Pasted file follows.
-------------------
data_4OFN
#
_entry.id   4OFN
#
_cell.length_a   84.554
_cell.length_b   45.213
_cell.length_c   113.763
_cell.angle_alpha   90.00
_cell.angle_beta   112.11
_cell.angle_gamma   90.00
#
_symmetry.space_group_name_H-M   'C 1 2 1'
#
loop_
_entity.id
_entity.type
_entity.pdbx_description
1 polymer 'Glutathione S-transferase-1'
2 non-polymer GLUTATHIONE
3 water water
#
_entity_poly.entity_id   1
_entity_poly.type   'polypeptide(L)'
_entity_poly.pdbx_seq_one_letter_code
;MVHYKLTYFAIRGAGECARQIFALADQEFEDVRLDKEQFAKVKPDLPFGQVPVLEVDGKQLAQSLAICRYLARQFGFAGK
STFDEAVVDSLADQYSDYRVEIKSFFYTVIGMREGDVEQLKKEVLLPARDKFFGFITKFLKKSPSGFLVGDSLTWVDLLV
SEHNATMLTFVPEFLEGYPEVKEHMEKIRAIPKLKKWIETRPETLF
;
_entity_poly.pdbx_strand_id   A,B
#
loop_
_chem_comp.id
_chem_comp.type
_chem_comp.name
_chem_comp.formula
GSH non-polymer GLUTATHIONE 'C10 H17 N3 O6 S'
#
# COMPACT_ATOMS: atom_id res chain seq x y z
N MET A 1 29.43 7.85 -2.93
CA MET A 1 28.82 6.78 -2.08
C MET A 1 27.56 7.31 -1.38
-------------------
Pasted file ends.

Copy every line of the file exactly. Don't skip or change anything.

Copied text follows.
data_4OFN
#
_entry.id   4OFN
#
_cell.length_a   84.554
_cell.length_b   45.213
_cell.length_c   113.763
_cell.angle_alpha   90.00
_cell.angle_beta   112.11
_cell.angle_gamma   90.00
#
_symmetry.space_group_name_H-M   'C 1 2 1'
#
loop_
_entity.id
_entity.type
_entity.pdbx_description
1 polymer 'Glutathione S-transferase-1'
2 non-polymer GLUTATHIONE
3 water water
#
_entity_poly.entity_id   1
_entity_poly.type   'polypeptide(L)'
_entity_poly.pdbx_seq_one_letter_code
;MVHYKLTYFAIRGAGECARQIFALADQEFEDVRLDKEQFAKVKPDLPFGQVPVLEVDGKQLAQSLAICRYLARQFGFAGK
STFDEAVVDSLADQYSDYRVEIKSFFYTVIGMREGDVEQLKKEVLLPARDKFFGFITKFLKKSPSGFLVGDSLTWVDLLV
SEHNATMLTFVPEFLEGYPEVKEHMEKIRAIPKLKKWIETRPETLF
;
_entity_poly.pdbx_strand_id   A,B
#
loop_
_chem_comp.id
_chem_comp.type
_chem_comp.name
_chem_comp.formula
GSH non-polymer GLUTATHIONE 'C10 H17 N3 O6 S'
#
# COMPACT_ATOMS: atom_id res chain seq x y z
N MET A 1 29.43 7.85 -2.93
CA MET A 1 28.82 6.78 -2.08
C MET A 1 27.56 7.31 -1.38